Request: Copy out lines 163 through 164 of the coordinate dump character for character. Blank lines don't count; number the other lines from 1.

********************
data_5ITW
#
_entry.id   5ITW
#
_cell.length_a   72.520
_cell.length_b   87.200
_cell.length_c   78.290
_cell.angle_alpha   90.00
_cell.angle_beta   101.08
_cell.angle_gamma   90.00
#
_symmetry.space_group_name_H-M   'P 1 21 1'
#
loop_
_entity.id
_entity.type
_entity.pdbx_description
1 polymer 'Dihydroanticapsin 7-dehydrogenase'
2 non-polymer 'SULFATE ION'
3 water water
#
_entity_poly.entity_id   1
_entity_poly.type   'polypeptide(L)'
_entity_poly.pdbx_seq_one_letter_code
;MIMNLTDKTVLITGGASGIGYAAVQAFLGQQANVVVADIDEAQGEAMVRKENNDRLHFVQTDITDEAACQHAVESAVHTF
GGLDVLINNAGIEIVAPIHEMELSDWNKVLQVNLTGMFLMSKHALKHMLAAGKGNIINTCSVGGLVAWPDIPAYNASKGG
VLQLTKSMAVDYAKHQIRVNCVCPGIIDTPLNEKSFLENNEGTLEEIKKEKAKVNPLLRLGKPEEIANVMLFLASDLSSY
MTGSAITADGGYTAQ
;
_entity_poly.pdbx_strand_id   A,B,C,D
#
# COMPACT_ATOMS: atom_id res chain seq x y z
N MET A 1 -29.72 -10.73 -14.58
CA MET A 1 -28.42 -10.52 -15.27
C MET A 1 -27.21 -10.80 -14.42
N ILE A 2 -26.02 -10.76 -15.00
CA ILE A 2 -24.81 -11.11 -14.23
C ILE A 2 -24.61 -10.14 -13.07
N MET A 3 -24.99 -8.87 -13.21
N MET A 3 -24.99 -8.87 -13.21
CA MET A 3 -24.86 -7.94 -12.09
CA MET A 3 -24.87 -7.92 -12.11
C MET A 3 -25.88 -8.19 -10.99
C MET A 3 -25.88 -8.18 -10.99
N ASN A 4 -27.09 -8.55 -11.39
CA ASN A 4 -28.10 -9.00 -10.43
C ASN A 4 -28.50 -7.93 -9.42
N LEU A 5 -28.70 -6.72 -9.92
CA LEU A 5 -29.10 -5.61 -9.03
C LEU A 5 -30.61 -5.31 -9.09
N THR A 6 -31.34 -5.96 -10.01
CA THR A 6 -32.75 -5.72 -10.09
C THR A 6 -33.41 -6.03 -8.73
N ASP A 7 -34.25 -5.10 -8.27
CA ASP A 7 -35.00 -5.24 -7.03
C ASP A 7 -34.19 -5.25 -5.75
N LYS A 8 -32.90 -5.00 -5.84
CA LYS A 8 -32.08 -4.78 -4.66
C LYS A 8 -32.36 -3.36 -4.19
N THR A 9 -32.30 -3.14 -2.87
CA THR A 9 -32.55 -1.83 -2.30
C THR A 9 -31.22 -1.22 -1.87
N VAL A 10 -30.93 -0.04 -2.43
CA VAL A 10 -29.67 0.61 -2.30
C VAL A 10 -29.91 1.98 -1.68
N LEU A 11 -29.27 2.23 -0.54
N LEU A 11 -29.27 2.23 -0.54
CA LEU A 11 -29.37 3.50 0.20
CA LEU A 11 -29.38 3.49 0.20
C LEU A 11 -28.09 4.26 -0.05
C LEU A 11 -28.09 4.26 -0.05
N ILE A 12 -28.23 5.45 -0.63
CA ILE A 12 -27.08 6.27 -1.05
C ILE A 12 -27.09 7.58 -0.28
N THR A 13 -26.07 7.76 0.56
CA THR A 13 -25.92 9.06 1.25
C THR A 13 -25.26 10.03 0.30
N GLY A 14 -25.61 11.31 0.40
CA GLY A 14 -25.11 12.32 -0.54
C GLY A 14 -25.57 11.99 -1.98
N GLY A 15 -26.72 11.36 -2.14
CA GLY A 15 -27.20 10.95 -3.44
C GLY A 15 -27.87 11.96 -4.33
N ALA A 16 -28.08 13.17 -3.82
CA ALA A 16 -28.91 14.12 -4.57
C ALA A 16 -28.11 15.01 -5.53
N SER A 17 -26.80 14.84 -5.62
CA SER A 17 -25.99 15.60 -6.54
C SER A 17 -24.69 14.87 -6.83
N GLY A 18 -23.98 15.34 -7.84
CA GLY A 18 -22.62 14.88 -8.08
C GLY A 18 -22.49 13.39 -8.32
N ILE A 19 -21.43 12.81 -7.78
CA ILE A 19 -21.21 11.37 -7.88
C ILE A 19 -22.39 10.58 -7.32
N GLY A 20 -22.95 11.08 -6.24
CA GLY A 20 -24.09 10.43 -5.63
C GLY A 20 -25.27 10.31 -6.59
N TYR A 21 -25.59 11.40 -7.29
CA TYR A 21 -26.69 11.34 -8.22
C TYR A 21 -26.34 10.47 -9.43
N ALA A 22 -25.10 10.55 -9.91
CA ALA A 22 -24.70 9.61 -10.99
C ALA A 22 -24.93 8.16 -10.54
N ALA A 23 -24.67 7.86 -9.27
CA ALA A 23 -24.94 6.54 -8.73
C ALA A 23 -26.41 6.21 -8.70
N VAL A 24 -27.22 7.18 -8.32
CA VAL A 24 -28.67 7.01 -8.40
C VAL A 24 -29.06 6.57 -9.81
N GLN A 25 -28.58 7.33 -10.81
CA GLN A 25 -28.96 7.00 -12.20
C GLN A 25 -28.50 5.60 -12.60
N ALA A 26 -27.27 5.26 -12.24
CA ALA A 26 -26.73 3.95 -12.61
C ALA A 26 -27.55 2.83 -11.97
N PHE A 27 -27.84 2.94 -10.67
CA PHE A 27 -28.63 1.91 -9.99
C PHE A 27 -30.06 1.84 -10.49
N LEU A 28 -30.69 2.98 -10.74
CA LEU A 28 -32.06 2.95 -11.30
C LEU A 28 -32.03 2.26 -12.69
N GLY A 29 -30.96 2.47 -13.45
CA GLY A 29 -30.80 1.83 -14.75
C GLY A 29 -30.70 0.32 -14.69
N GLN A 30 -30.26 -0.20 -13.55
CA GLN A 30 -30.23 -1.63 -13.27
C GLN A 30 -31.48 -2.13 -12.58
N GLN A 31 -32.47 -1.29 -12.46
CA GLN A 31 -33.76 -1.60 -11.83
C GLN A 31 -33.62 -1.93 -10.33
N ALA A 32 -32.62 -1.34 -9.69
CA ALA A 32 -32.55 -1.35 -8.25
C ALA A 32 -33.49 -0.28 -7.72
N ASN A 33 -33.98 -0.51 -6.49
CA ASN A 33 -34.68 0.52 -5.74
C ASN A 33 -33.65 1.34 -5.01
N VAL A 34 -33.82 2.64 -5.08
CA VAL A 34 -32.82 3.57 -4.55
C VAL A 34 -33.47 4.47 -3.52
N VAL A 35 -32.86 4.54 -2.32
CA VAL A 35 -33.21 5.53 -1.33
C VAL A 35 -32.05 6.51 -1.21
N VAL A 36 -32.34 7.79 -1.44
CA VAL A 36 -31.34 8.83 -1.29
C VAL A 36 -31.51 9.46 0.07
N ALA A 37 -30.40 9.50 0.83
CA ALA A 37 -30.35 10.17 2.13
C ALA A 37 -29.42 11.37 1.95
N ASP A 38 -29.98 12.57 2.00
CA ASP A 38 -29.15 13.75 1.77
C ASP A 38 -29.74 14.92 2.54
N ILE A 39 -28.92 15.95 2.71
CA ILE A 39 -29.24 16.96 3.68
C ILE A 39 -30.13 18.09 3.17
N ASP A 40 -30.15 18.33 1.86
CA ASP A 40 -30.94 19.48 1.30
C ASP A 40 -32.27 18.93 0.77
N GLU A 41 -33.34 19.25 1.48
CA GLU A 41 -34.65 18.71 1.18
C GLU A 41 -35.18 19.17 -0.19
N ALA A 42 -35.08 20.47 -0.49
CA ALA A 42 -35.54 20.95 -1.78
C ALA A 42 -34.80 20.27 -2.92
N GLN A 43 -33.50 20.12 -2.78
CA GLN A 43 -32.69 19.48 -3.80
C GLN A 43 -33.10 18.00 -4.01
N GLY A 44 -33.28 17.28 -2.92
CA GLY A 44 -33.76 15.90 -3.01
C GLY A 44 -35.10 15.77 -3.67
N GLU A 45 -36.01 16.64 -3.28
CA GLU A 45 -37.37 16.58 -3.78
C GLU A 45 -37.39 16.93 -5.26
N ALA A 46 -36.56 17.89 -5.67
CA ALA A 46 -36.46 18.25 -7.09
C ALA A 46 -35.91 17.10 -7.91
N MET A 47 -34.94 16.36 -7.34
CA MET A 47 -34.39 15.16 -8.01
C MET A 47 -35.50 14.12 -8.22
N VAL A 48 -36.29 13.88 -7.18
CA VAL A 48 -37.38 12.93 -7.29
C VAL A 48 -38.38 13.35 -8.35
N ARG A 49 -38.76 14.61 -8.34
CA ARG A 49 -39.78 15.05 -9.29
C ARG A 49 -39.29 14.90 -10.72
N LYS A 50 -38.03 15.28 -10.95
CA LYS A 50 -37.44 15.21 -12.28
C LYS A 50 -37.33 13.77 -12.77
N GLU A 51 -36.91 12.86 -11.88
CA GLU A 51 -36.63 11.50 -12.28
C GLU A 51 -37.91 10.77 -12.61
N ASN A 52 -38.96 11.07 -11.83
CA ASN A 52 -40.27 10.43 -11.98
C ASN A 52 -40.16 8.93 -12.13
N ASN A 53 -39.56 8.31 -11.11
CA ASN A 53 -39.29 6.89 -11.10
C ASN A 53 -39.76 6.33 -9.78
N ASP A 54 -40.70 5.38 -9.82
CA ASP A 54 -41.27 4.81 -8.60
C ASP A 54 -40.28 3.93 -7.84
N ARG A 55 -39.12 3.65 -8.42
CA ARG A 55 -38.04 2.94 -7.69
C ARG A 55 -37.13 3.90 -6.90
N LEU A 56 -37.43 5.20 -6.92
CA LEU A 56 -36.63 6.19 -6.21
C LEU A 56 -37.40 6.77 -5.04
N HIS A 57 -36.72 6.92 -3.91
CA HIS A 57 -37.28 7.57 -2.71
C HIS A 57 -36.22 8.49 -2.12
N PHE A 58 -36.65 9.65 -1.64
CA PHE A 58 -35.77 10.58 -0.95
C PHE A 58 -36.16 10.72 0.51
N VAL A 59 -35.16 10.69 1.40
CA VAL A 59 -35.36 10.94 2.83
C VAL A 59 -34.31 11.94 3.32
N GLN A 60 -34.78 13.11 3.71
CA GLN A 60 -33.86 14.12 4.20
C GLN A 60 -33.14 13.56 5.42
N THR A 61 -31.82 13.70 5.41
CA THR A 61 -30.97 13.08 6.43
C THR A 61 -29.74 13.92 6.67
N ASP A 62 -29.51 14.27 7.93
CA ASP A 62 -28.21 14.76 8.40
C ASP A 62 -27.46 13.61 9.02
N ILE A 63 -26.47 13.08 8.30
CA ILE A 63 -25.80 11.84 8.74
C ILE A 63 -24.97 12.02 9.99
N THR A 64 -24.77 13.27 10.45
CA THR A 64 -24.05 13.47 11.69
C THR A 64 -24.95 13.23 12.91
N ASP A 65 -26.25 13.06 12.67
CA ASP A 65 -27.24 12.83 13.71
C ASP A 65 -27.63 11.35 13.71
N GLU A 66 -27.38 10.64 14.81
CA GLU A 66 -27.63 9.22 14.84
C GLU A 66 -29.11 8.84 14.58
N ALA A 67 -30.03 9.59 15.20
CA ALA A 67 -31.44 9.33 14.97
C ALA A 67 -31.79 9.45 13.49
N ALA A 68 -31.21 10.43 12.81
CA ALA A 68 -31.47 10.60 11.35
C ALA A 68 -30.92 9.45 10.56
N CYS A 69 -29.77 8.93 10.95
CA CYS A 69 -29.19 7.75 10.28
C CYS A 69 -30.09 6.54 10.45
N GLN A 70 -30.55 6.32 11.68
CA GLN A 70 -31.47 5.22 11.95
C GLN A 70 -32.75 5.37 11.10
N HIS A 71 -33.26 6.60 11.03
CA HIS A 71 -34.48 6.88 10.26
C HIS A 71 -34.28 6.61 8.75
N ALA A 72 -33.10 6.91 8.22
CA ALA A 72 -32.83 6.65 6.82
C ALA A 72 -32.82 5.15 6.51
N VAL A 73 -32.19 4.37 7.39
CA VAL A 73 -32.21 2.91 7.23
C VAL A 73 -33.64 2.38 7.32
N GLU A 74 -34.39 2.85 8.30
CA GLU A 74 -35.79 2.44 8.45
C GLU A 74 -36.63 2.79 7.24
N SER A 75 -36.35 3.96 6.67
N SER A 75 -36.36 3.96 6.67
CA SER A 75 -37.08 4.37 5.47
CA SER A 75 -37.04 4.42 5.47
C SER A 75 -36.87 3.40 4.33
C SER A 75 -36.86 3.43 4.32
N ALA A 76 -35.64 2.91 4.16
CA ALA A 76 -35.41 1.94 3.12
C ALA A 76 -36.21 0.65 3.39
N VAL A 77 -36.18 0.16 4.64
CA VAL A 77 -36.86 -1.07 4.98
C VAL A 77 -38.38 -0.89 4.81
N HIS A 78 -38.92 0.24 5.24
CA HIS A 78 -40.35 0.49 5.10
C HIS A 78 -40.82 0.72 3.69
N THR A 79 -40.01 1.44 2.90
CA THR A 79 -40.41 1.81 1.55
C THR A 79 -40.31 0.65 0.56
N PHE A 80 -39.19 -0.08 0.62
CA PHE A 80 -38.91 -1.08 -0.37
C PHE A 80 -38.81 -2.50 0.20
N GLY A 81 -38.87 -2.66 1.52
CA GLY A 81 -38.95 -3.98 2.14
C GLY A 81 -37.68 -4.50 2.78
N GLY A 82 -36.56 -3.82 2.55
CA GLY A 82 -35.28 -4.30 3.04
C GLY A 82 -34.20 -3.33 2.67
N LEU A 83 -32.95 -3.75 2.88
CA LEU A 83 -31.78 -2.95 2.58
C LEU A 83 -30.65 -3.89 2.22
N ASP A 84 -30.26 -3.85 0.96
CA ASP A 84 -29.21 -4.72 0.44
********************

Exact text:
CA ALA A 42 -35.54 20.95 -1.78
C ALA A 42 -34.80 20.27 -2.92